Certainly, Smith, together with husband Joe Stramondo (an assistant professor of philosophy at San Diego State and a longtime activist with a variety of disability rights organizations), are the film's most academic couple—and the most fun-loving and deeply satisfied duo I've seen onscreen all year. Unfortunately, however, Leah and Joe—both dwarfs who absolutely do not "suffer" from dwarfism—also happen to be delightfully unconventional individuals whose very identity might be "cured" out of existence in a not-too-distant day.

Needless to say, it was an honor to have both these role models provide their words of wisdom to Documentary prior to the film’s July 20th theatrical release, through IFC Films and Sundance Selects.

To read my interview visit Documentary magazine.

Friday, July 13, 2018

"The Main Way to Force Strategic Failures and Fix Broken Elections is to Pay Attention”: Kimberly Reed on Dark Money

With the sudden renewed focus on the Supreme Court this summer the theatrical premiere (July 13th at NYC’s IFC Center, July 27th at the Landmark Nuart in LA) of Kimberly Reed’s Dark Money couldn’t have come at a more apropos time. The momentous Citizens United decision of 2010 had a political game-changing impact across the U.S., nowhere more so than in Reed’s home state of Montana, a land with a long and sordid history of outside money influence — most notably from the copper barons, who once swept in to essentially buy the city of Butte. As a result, however, perhaps no state in the country is also better prepared to smell a corporate rat during election season — and to know how to fight back against an invisible billionaire invasion that affects us all.

Filmmaker spoke with the deep-diving director — a “25 New Faces of Independent Film” alum — about her twisting, six-year trip following the Big Sky folks who follow the dark money.

To read my interview visit Filmmaker magazine.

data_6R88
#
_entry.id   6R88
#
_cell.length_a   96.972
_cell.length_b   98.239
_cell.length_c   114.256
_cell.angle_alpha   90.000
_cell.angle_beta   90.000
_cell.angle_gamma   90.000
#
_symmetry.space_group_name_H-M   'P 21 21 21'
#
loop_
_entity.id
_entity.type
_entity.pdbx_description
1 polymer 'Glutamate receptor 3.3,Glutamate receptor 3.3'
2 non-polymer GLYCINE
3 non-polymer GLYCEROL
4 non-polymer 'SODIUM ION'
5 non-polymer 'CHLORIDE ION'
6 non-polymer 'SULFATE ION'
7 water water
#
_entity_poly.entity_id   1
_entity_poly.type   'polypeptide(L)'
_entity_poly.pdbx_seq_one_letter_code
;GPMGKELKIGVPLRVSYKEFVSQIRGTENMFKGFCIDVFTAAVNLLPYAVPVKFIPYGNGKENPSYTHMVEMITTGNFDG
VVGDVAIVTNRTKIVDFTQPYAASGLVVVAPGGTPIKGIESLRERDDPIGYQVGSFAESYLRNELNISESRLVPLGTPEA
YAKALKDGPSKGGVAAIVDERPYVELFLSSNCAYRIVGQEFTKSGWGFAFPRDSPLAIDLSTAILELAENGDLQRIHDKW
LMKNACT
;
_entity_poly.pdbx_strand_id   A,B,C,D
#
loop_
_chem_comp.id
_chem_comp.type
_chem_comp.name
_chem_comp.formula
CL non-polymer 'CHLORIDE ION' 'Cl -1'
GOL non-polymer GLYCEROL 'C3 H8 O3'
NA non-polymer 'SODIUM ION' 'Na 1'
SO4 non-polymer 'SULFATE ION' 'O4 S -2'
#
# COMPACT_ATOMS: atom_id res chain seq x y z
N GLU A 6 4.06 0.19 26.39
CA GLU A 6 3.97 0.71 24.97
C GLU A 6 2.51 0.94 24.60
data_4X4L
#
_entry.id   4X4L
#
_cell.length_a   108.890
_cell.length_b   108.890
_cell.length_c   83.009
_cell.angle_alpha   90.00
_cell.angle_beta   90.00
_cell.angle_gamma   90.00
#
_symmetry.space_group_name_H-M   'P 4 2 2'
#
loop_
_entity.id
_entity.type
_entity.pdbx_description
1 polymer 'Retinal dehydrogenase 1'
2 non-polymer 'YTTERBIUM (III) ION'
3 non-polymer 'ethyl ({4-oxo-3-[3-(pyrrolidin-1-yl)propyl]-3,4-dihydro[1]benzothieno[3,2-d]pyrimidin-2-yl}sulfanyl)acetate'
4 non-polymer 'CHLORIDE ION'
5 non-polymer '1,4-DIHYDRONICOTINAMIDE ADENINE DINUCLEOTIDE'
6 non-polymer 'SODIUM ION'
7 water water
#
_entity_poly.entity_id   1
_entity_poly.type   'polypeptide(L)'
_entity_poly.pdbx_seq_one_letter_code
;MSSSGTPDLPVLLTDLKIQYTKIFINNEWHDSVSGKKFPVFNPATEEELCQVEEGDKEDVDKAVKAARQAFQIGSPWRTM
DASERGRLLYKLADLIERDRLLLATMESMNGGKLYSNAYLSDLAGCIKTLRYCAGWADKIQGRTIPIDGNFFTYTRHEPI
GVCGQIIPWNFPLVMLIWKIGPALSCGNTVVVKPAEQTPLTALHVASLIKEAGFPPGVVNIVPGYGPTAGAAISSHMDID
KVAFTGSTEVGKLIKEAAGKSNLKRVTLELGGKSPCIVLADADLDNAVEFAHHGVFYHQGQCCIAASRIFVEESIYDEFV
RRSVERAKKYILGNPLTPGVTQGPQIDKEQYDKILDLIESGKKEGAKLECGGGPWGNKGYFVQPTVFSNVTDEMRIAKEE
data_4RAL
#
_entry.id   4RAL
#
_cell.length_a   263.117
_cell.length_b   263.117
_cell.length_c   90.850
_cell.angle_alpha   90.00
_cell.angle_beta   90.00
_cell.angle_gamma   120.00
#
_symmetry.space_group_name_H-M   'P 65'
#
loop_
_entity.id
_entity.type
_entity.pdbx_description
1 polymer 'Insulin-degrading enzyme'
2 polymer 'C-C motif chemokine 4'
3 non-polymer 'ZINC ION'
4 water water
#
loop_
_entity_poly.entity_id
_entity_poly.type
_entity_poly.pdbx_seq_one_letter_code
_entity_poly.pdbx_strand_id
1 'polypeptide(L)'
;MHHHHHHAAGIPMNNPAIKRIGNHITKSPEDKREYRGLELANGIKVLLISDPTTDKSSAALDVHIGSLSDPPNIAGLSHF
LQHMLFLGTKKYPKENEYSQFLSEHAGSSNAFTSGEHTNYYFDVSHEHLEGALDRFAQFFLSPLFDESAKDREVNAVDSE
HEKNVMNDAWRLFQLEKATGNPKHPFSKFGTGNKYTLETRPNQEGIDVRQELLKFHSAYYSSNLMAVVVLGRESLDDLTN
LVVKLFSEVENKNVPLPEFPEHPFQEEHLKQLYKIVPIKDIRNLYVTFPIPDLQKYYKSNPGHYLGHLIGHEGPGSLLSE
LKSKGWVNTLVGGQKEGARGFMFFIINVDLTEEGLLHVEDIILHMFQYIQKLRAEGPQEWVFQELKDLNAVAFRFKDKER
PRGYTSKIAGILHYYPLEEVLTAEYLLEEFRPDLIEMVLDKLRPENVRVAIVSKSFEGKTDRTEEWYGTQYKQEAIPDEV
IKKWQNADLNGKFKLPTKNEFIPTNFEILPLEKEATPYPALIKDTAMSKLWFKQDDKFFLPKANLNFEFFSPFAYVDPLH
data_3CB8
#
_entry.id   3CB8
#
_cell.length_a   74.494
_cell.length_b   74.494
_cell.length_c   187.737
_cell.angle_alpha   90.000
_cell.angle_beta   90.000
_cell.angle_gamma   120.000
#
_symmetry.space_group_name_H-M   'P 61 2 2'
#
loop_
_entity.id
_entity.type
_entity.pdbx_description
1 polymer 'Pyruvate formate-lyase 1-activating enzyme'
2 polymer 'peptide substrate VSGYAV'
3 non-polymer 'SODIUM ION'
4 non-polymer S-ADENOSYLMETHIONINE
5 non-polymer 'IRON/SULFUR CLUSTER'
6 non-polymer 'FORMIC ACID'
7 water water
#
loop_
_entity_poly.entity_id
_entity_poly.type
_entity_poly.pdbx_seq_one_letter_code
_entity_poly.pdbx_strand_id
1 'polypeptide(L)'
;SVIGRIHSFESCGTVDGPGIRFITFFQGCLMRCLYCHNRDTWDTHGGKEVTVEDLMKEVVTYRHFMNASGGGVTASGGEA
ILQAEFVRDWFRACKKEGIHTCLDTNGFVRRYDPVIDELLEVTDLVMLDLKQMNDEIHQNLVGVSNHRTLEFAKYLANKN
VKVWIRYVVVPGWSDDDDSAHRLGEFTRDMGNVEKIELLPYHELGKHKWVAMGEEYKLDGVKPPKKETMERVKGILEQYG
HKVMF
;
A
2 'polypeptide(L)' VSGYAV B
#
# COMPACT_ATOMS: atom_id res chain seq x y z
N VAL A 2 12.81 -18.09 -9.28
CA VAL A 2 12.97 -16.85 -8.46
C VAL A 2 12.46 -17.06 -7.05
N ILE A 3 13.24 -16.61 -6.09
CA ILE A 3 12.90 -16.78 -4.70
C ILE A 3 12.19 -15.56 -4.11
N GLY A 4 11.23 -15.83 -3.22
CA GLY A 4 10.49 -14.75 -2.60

Thursday, July 12, 2018

Whose Pride?: Expanding Diversity in “Far From the Tree”

The premise behind Emmy Award-winning Rachel Dretzin’s Far From the Tree is both simple and profound. Based on the 2012 bestselling book Far From the Tree: Parents, Children, and the Search for Identity by Andrew Solomon (who’s also a producer on the doc and one of the main characters), the film challenges its audience to reexamine some fundamental assumptions about human traits which society deems “defects.” Instead offering the radical notion of celebrating those “flaws” rather than attempting to “fix” them.

Case in point is Solomon’s own experience as that of a closeted gay man during a time when homosexuality was still classified as a psychological problem. He observed that which was once considered the “illness of homosexuality” slowly morph over the years into what we now recognize as the “identity of gayness.” As a now happily married man with a husband and several kids, he began to wonder what other types of folks out there didn’t need to be “cured”? Which in turn led him on a ten-year-long odyssey into the lives of families with challenging children, born “far from the tree” with autism, Down syndrome, dwarfism, and many more renegade identities.

To read my entire review visit Global Comment.